Page:The Chinese Empire. A General & Missionary Survey.djvu/407

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decided to settle down where they were and await the removal of the barriers. In this way their first station was opened in 1856 at Kyelang in Lahoul, and in 1865 a second centre was opened at Poo in Kunawar.

These two men were presently joined by Jaeschke, a linguist and scholar of extraordinary ability. After mastering the language, he quickly set to work and prepared school-books, catechisms, liturgies, hymns, tracts, Bible histories, and a Tibetan Grammar and Dictionary, which have been of untold value to succeeding missionaries. By these works his own knowledge and style were perfected, and he commenced the translation of the Bible.[1] When his work was finished he was obliged to return to his native land in failing health.

The New Testament has quite recently, in 1901-1902, been revised into colloquial Lhasa, by a Committee appointed by the British and Foreign Bible Society, assembled at Darjeeling. The members of this Revision Committee were the venerable Mr. Heyde, Messrs. Amundsen, Macdonald, Mackenzie, and the Rev. Graham Scudberg. After its completion, Mr. Heyde, President of this Committee, returned with his wife to Europe, having completed, without a break, nearly fifty years of labour among the Tibetans.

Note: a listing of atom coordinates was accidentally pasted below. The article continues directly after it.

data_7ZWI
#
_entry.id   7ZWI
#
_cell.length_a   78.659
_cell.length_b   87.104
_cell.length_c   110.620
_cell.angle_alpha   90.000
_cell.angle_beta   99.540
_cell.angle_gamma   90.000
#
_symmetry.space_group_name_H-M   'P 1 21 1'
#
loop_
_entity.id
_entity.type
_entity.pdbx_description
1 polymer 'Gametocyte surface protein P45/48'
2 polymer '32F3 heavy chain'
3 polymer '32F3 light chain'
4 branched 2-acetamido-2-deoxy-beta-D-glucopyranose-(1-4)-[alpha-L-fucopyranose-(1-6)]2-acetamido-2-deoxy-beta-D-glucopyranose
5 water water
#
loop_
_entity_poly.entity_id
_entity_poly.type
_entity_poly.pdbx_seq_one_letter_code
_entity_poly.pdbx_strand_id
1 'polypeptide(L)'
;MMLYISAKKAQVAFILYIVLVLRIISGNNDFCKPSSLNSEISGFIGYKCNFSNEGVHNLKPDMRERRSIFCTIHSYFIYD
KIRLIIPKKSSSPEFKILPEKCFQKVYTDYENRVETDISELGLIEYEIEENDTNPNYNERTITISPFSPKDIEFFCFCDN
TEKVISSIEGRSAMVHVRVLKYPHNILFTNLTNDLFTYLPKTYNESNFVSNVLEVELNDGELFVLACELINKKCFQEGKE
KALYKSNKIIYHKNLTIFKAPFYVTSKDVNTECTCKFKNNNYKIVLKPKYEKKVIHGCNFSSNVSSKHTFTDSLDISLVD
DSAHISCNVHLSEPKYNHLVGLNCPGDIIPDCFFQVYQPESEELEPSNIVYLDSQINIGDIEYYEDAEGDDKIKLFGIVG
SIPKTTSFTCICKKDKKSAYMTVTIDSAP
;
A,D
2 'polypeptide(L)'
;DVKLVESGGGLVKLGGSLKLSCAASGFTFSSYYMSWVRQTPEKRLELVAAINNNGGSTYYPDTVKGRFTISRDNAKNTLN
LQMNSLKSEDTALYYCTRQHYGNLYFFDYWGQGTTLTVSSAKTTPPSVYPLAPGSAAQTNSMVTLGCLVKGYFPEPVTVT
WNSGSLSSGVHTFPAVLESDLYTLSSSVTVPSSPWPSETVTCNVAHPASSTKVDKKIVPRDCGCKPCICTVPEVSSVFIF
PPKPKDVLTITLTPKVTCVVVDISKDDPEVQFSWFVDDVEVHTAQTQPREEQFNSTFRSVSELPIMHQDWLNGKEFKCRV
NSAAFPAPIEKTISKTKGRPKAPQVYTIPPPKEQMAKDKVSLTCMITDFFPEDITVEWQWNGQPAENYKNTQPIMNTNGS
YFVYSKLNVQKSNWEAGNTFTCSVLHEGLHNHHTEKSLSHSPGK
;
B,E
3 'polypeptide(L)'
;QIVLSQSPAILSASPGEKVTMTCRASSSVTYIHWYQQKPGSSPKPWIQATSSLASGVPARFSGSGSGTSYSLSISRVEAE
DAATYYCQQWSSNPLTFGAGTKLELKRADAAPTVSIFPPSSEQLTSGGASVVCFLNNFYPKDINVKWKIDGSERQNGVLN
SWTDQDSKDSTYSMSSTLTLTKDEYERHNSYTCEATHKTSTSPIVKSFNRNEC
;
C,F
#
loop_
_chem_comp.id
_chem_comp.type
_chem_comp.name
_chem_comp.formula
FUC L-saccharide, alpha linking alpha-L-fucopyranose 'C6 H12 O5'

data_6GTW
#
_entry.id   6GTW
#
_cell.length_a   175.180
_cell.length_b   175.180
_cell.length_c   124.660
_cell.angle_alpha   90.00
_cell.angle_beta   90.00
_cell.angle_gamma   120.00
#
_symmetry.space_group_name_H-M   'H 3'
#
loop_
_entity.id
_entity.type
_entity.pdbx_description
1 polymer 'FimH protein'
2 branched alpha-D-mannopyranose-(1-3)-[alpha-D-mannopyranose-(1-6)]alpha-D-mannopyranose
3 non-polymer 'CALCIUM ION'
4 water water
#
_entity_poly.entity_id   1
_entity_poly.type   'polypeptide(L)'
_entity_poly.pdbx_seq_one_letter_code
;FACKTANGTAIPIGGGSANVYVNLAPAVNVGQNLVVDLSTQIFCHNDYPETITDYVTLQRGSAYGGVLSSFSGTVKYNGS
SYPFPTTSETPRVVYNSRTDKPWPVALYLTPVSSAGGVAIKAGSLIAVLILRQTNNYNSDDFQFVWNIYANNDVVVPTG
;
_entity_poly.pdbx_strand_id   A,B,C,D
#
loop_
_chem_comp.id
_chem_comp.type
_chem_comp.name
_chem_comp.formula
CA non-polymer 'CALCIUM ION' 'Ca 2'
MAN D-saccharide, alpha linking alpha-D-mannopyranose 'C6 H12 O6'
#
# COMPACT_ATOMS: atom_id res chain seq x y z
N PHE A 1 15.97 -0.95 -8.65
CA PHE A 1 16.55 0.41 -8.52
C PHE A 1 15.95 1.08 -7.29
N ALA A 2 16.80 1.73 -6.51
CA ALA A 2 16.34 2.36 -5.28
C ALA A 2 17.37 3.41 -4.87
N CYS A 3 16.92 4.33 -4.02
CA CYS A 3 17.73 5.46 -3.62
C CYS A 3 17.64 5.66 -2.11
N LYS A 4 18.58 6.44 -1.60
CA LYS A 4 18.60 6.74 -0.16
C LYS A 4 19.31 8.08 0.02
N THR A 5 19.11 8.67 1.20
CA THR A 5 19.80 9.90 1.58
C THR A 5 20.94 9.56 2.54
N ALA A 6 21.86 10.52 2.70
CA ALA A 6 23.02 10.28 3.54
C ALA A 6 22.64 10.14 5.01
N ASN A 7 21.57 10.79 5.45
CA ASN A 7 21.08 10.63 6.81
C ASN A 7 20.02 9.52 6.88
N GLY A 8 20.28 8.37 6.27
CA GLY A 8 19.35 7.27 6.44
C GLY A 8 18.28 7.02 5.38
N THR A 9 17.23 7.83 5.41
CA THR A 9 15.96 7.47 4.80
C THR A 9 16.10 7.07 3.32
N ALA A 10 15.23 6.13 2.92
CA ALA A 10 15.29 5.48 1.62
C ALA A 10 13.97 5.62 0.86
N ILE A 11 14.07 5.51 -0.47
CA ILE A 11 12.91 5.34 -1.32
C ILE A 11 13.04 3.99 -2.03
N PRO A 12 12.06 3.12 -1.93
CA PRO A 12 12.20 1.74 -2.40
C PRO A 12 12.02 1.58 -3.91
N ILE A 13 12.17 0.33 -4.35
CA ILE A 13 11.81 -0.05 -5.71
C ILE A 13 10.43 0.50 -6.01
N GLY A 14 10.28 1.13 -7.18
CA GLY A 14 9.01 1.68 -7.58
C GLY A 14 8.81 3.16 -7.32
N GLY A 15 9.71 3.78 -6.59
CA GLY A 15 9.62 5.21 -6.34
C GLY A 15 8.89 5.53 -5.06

Jaeschke was succeeded by Redslob, who completed the New Testament in 1884, and subsequently the Pentateuch and the Book of Psalms. In 1883 Pagell and his wife both died at Poo, worn out with thirty years of ceaseless toil.

The missionaries had long desired to secure premises in Leh, the capital of Ladak, feeling that it would be the best centre from which to reach the Western Tibetans. It is an important city on the high-road between India and Turkestan. After long waiting, many difficulties were overcome, and in 1885, after nearly thirty years of continuous prayer, Redslob was able to enter and rent premises.

  1. For fuller details of translation work, see the special section on Versions.